Brit-Rail & Eur-Rail: If you are planning to do extensive traveling outside Britain in a short period of time (1-2 months), then an Eur-Rail pass is a good investment. This is a super deal to travel Europe, especially if you are planning to travel before or after your semester of studies. Check with your travel agent for the best youth's rate (up to age 25) to meet your needs. There are 3 different plans available (3, 5 or 17 countries). *(If you plan to arrive early in England to do some traveling, you can make arrangements ahead of time with Roehampton to store your luggage while you travel). Brit-Rail is highly recommended for the United Kingdom. The Brit-Rail allows you to travel on any train in the U.K. without having to pay a fare. Most students recommend the 8-day pass (used over 1 month) as adequate for most travelers. A 15-day pass (used over 2 months) is also available. An 8-day Brit-Rail pass runs $245, while a 15-day Brit-Rail pass costs $369. Price quotes are for Youth rates (up to age 25) as of June, 2003 from STA Travel. We have been advised by STA Travel that Brit-Rail pass fees never change. However, you must indicate that you are asking for Youth rates (up to age 25) and that you want the pass that does not have to be used on consecutive dates (the "FlexiPass").
Brit and/or Eur-rail passes must be purchased in the U.S. and activated on your first train trip. (Brit-Rail can be activated at Clapham Junction, or another larger railway station, such as Barnes, near Roehampton.) *For early luggage storing, contact Val Vassallo at Roehampton.
Brit-Rail passes will cover Great Britain: Scotland, Northern Ireland, Wales and England.
(See BLS web page for travel talk).
Note: Biola Bible Integration Seminar field trips do not require a Brit-rail pass. The program pays for all field trips.
|"I wish I had purchased a Brit-Rail before I went over to England! I would have saved a lot of money and time. It's really stressful without one!"
|"I loved my Brit-Rail Flexipass because with it I never had to worry about how much the fare was going to be; I could just get on a train and go."
Young Person's Railcard: A Young Person's Railcard is available to anyone under 26 and to all students. You pay approximately 18 pounds to purchase the card, which is valid for one year, and you receive 30% off each ticket you purchase. You can save the price of the card in one or two long journeys. You can purchase the card as soon as you arrive and use it for travel immediately.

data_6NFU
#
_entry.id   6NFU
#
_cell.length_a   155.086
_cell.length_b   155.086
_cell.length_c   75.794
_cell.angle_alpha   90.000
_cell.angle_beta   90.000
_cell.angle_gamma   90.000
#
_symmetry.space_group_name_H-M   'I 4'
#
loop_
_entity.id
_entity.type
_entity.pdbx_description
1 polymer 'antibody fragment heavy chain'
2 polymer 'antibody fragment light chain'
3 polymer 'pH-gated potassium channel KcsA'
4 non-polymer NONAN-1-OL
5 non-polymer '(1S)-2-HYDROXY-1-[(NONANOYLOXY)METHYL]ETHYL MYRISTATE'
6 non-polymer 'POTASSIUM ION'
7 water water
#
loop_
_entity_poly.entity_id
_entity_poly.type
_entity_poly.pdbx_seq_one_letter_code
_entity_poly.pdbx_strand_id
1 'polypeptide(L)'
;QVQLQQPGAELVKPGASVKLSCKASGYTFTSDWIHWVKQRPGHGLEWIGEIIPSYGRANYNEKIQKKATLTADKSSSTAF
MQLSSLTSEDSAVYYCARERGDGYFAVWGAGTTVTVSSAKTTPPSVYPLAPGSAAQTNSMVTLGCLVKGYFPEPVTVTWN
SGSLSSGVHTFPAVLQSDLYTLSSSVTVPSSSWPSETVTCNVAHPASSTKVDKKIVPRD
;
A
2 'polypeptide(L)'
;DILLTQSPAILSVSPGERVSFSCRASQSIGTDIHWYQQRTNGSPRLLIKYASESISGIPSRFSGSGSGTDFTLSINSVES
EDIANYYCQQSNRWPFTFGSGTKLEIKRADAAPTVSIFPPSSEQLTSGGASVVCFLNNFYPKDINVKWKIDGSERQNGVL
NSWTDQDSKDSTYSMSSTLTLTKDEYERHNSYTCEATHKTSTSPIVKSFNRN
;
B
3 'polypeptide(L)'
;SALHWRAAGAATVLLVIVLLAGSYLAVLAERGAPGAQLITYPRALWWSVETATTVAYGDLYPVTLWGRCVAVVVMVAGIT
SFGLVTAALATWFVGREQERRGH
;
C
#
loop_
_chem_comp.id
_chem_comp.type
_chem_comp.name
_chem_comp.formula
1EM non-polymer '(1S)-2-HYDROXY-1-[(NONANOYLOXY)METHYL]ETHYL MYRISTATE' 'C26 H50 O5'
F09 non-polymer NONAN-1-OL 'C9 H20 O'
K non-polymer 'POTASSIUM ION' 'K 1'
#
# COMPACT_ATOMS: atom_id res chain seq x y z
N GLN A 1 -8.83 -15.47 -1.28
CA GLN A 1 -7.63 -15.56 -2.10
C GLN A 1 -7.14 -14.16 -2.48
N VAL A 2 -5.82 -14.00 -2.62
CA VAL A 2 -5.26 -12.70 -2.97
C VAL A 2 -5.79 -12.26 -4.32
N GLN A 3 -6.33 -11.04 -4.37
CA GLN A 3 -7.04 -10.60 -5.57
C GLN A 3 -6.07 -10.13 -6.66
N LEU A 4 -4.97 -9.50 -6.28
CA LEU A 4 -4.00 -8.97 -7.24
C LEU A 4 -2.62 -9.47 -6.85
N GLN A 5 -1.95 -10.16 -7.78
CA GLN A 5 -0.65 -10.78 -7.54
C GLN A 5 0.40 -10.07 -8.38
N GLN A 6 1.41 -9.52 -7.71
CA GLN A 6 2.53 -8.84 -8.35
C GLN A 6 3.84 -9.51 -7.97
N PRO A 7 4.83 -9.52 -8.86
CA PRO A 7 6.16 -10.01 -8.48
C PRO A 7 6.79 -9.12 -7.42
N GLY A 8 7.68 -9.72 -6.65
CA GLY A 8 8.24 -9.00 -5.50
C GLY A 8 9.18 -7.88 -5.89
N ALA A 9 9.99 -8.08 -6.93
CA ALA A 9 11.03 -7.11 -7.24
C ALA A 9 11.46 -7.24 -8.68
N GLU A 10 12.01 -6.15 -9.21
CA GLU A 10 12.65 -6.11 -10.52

Travel Costs: If you need to know specific costs of travel, it would be best to contact a travel agent. They will have the best and most current information. But, in general, it is less expensive to travel by bus than by train. Still, the train is often more convenient as they run more frequently and connections are easily made from one place to another.
In London you can contact the following number for information about times and fares for travel:
British Rail: 0845 748 4950
Other Options: Another option would be to visit the STA offices there to receive great deals for traveling to Paris. Bus trips are an option too.
Roehampton has an active International Students group that takes day and weekend trips at very reasonable rates. Other Options: See their website.
|"Go with an open mind. Things are a lot different than you are expecting, but that doesn't make them bad."
Be flexible, and always take a book with you, realizing there will be delays in the transportation system over there. Make sure you allow for some "extra" time in your schedule for delays.
Suggested by a returning student: Take a book, your Young Person's Rail card, water and change anytime you go on errands or a daytrip.
The weather is cold! Think LAYERS! The temperature range during autumn and winter may be from 65° F to 20° F. Often it feels colder than it is, due to wind and dampness. There will be both beautiful autumn days and clear, cold winter days, but be forewarned that rainy gray days, foggy nights, and maybe even a little snow are sure to come. So, be sure to pack a warm coat and waterproof WALKING shoes/boots! London gets windy, so umbrellas can be difficult to use, but still suggested to be included in your packing. Some students have advised that a coat with a hood is best. Expect to get at least one cold while in England.
After the time change in late October the days become very short. On the shortest day of the year, there are less than 8 hours of light. It will be dark by 3:30 or 4:00 in the afternoon. But then, you don't have to get up early to see the sun rise. It comes up around 8 am.
Some students say they wore a scarf/hat and gloves almost every day. Some wore warm boots.
|"Britain is the only place where you can get all four seasons in the space of four hours."